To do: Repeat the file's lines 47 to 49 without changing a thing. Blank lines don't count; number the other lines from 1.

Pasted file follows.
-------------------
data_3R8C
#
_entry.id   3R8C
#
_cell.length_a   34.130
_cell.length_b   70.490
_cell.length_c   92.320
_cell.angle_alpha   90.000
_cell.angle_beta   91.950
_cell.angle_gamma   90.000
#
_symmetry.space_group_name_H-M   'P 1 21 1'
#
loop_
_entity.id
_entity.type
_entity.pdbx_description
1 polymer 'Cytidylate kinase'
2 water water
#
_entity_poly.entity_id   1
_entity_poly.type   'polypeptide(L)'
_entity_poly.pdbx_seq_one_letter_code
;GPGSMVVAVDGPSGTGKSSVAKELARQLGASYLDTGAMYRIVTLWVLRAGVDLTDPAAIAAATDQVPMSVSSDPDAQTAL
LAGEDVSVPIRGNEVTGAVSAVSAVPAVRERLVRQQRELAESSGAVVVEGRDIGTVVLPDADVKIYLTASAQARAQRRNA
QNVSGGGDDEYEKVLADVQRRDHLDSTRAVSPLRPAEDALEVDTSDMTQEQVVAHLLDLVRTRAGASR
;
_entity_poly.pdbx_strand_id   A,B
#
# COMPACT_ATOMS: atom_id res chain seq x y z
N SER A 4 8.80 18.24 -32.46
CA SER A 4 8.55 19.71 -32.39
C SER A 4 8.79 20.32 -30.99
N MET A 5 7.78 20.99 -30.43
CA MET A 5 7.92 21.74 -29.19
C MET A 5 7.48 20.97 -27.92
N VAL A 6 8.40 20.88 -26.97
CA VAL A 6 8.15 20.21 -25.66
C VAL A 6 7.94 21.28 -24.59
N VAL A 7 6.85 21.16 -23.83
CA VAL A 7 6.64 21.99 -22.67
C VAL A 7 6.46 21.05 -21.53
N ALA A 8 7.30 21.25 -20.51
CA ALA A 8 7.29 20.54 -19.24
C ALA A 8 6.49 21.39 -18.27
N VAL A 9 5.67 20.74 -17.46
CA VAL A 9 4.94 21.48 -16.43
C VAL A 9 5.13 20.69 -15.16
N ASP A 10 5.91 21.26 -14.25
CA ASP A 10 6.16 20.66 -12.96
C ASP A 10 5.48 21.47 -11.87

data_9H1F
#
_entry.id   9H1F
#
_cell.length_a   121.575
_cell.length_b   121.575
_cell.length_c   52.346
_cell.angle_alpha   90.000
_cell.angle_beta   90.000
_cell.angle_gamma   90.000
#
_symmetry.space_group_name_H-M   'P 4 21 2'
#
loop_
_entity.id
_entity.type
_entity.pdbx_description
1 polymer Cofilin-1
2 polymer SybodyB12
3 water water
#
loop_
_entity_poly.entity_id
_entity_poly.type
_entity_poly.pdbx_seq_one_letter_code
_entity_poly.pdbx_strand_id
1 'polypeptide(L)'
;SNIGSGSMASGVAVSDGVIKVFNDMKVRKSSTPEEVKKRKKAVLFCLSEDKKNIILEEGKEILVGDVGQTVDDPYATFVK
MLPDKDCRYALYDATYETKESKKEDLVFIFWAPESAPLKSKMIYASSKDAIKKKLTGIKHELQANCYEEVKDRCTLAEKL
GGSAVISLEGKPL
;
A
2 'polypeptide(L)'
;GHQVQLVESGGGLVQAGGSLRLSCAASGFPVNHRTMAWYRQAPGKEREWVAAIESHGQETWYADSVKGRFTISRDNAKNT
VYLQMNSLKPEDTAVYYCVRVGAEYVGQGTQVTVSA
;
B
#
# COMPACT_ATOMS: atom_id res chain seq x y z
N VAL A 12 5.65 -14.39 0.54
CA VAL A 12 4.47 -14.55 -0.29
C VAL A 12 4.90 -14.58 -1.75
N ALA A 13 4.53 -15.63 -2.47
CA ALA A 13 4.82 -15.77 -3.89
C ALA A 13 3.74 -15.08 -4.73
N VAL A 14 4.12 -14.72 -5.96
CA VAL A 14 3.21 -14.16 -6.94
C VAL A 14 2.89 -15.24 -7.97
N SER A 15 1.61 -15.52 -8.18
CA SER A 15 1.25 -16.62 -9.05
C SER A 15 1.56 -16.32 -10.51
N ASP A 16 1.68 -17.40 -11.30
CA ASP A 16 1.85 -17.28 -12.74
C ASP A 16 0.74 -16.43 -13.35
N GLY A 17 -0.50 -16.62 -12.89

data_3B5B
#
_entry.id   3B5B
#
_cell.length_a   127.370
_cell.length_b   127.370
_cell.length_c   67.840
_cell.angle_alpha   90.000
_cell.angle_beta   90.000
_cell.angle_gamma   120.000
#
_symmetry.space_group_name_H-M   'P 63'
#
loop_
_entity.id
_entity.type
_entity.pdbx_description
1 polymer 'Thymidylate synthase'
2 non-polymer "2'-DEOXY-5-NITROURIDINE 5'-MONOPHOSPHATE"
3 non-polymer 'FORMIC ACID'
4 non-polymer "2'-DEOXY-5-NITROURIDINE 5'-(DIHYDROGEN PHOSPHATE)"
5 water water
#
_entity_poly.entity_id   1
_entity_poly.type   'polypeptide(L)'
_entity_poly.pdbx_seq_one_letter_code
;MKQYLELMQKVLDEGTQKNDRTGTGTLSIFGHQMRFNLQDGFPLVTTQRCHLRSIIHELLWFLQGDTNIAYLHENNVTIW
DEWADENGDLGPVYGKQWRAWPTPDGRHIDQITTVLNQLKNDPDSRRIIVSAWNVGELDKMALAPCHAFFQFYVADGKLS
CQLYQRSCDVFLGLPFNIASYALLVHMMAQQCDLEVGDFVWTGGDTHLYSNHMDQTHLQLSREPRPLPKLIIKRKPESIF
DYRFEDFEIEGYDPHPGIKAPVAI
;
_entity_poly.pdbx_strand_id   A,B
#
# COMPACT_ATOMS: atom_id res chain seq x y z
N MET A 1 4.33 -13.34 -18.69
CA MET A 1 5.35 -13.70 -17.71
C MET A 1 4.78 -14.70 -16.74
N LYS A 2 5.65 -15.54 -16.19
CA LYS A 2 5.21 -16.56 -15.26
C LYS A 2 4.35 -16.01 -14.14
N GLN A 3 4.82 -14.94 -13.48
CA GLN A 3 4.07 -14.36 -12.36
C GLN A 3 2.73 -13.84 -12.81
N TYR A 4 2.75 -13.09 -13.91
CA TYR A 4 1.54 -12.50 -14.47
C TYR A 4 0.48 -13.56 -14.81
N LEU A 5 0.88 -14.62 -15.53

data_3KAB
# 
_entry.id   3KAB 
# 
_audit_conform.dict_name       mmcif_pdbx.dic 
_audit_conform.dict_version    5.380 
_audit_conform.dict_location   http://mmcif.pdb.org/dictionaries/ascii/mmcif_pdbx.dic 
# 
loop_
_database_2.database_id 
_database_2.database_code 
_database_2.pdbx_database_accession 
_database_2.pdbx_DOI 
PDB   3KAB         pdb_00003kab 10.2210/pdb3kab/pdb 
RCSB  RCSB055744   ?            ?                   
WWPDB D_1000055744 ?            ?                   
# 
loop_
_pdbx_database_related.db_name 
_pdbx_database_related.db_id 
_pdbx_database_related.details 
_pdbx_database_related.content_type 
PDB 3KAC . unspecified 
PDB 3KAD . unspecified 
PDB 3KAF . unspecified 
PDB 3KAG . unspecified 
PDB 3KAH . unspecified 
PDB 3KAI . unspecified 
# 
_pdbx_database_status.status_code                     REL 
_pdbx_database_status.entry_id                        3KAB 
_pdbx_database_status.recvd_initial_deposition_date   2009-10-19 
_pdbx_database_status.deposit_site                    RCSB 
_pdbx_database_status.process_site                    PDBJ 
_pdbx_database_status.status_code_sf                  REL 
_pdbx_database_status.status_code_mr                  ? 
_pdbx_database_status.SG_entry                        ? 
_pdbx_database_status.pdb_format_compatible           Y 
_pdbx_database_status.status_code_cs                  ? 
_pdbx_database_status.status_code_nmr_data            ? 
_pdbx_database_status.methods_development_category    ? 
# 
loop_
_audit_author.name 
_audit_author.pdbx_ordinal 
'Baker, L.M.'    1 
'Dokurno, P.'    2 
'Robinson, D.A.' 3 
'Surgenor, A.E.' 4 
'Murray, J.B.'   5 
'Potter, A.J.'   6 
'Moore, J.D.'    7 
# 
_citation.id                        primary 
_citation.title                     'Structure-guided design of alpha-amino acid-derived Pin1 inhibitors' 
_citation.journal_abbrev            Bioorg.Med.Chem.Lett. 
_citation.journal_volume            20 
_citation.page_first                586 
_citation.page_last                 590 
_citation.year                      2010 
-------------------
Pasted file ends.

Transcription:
CA VAL A 9 4.94 21.48 -16.43
C VAL A 9 5.13 20.69 -15.16
N ASP A 10 5.91 21.26 -14.25